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Significance and Use
5.1 This test method for testing loop tension and elongation of elastic fabrics is considered satisfactory for acceptance testing of commercial shipments of elastic fabrics because the test method is used in the trade for acceptance testing.
5.1.1 In case of a dispute arising from differences in reported test results when using this test method for acceptance testing of commercial shipments, the parties should conduct comparative tests to determine if there is a statistical bias between their laboratories. Competent statistical assistance is recommended for the investigation of bias. As a minimum, the two parties should take a group of test specimens that are as homogeneous as possible and that are from a lot of material of the type in question. The test specimens should then be randomly assigned in equal numbers to each laboratory for testing. The average results from the two laboratories should be compared using student's t-test for unpaired data and an acceptable probability level chosen by the two parties before the testing is begun. If bias is found, either its cause must be found and corrected or the purchaser and the supplier must agree to interpret future test results with consideration to the known bias.
5.2 This test method specifies the use of the CRE-type tensile testing machine. Users of this test method are cautioned that loop tension test data obtained using this method are not comparable to tension test data obtained using Test Method D1775 because of the differences in testing machines. Test Method D1775 uses a CRL-type tensile testing machine.
5.3 The loop tension and extension relationship of an elastic fabric is an important criterion for judging the suitability of the fabric for various end uses, such as: foundation garments, brassieres, and swimsuits.
5.4 Data from loop tension-recovery curves can be compared only if the tension testing machine, rate-of-extension, maximum loading (or extension), and specimen specifications are comparable. Since different machine set-ups will cause different results on the same fabric, machine set-ups must always be specified before making a test and be reported with the test results.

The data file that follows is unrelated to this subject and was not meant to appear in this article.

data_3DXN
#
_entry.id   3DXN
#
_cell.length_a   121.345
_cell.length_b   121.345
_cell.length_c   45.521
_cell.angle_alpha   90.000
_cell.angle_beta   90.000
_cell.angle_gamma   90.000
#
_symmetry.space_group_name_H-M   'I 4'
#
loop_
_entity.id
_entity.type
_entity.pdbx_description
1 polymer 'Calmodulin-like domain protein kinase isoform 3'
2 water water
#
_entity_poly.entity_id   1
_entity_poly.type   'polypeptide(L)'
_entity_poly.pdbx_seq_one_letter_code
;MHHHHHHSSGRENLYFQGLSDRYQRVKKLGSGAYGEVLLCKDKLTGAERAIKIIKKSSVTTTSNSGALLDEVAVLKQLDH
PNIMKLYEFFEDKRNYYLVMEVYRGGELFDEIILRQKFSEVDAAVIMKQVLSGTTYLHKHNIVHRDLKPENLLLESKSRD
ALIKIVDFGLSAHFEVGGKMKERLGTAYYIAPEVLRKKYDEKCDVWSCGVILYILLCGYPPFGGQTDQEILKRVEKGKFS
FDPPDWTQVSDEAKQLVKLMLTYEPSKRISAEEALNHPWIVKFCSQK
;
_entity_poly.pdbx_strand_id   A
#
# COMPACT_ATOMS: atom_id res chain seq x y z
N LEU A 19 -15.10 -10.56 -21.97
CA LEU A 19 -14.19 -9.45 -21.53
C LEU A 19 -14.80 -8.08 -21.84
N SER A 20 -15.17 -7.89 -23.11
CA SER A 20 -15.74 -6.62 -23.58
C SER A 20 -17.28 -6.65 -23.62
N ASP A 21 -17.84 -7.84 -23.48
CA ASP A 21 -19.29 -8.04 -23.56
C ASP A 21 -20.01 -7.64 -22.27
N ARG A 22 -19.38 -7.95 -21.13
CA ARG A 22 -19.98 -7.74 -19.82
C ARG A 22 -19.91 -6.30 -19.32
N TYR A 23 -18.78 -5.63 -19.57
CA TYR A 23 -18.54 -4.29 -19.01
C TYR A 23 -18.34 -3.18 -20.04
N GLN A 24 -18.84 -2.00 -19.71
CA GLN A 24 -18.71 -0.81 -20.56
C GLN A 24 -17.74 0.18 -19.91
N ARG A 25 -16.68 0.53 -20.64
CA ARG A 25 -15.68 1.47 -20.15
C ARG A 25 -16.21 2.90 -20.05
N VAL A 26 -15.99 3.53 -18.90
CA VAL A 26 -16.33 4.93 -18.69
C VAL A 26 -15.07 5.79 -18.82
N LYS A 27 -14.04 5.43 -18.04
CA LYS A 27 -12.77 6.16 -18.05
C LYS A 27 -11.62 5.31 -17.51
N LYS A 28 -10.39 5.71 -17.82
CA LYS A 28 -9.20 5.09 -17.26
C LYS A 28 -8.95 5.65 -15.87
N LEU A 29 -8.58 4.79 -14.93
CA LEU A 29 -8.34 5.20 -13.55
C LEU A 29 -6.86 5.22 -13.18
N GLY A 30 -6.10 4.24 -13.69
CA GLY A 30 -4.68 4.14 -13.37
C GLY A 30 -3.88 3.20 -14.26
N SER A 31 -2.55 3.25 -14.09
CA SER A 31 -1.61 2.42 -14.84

5.5 The test for measuring loop tension at specified elongation(s) is used to determine the tension of an elastic fabric when subjected to a specified elongation which is less than the elongation required to rupture the fabric. The test prescribes points of measurement on the extending (outgoing) cycle only.
5.6 The test for measuring elongation at specified tension(s) is used to determine the elongation of an elastic fabric when subjected to a specified loop tension which is less than the tension required to rupture the fabric. The test prescribes points of measurement on the loading (outgoing) cycle only.
1.1 This test method covers the measurement of tension and elongation of wide or narrow elastic fabrics made from natural or man-made elastomers, either alone or in combination with other textile yarns, when tested with a constant-rate-of-extension (CRE) type tensile testing machine.
1.4 The values stated in SI units or inch-pound units are to be regarded separately as standard. The values stated in each system may not be exact equivalents; therefore each system must be used independently of the other, without combining values in any way.
2. Referenced Documents (purchase separately) The documents listed below are referenced within the subject standard but are not provided as part of the standard.
D76 Specification for Tensile Testing Machines for Textiles
D123 Terminology Relating to Textiles
D1775 Test Method for Tension and Elongation of Wide Elastic Fabrics
D1776 Practice for Conditioning and Testing Textiles
D4850 Terminology Relating to Fabrics and Fabric Test Methods
ICS Number Code 59.080.30 (Textile fabrics)
UNSPSC Code 11161800(Synthetic fabrics); 41114632(Tensile strength tester)
ASTM D4964-96(2012)e1, Standard Test Method for Tension and Elongation of Elastic Fabrics (Constant-Rate-of-Extension Type Tensile Testing Machine), ASTM International, West Conshohocken, PA, 2012, www.astm.orgBack to Top